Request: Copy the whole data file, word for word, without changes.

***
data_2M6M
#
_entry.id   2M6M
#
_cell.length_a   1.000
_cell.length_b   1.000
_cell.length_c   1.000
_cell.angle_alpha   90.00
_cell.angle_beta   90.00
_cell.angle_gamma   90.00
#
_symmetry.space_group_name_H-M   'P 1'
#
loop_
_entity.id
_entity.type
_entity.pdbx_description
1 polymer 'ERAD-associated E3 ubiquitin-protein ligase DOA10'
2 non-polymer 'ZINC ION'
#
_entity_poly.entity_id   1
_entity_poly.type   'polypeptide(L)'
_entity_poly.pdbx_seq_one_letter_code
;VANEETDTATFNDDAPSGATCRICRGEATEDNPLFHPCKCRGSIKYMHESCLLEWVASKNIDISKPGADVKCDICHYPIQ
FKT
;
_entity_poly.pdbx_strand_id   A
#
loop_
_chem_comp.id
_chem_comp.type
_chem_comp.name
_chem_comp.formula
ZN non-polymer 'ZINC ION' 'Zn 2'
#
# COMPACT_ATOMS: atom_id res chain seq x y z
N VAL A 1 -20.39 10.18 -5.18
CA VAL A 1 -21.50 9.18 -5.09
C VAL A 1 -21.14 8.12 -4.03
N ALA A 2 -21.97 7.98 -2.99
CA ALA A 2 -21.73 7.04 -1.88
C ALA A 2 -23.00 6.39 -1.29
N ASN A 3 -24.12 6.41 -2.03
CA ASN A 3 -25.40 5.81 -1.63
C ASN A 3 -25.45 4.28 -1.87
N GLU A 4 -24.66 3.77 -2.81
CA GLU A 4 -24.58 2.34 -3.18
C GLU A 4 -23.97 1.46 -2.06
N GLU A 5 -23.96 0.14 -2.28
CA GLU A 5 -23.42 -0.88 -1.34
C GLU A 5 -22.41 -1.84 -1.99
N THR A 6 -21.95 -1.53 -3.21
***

data_2M6M
#
_entry.id   2M6M
#
_cell.length_a   1.000
_cell.length_b   1.000
_cell.length_c   1.000
_cell.angle_alpha   90.00
_cell.angle_beta   90.00
_cell.angle_gamma   90.00
#
_symmetry.space_group_name_H-M   'P 1'
#
loop_
_entity.id
_entity.type
_entity.pdbx_description
1 polymer 'ERAD-associated E3 ubiquitin-protein ligase DOA10'
2 non-polymer 'ZINC ION'
#
_entity_poly.entity_id   1
_entity_poly.type   'polypeptide(L)'
_entity_poly.pdbx_seq_one_letter_code
;VANEETDTATFNDDAPSGATCRICRGEATEDNPLFHPCKCRGSIKYMHESCLLEWVASKNIDISKPGADVKCDICHYPIQ
FKT
;
_entity_poly.pdbx_strand_id   A
#
loop_
_chem_comp.id
_chem_comp.type
_chem_comp.name
_chem_comp.formula
ZN non-polymer 'ZINC ION' 'Zn 2'
#
# COMPACT_ATOMS: atom_id res chain seq x y z
N VAL A 1 -20.39 10.18 -5.18
CA VAL A 1 -21.50 9.18 -5.09
C VAL A 1 -21.14 8.12 -4.03
N ALA A 2 -21.97 7.98 -2.99
CA ALA A 2 -21.73 7.04 -1.88
C ALA A 2 -23.00 6.39 -1.29
N ASN A 3 -24.12 6.41 -2.03
CA ASN A 3 -25.40 5.81 -1.63
C ASN A 3 -25.45 4.28 -1.87
N GLU A 4 -24.66 3.77 -2.81
CA GLU A 4 -24.58 2.34 -3.18
C GLU A 4 -23.97 1.46 -2.06
N GLU A 5 -23.96 0.14 -2.28
CA GLU A 5 -23.42 -0.88 -1.34
C GLU A 5 -22.41 -1.84 -1.99
N THR A 6 -21.95 -1.53 -3.21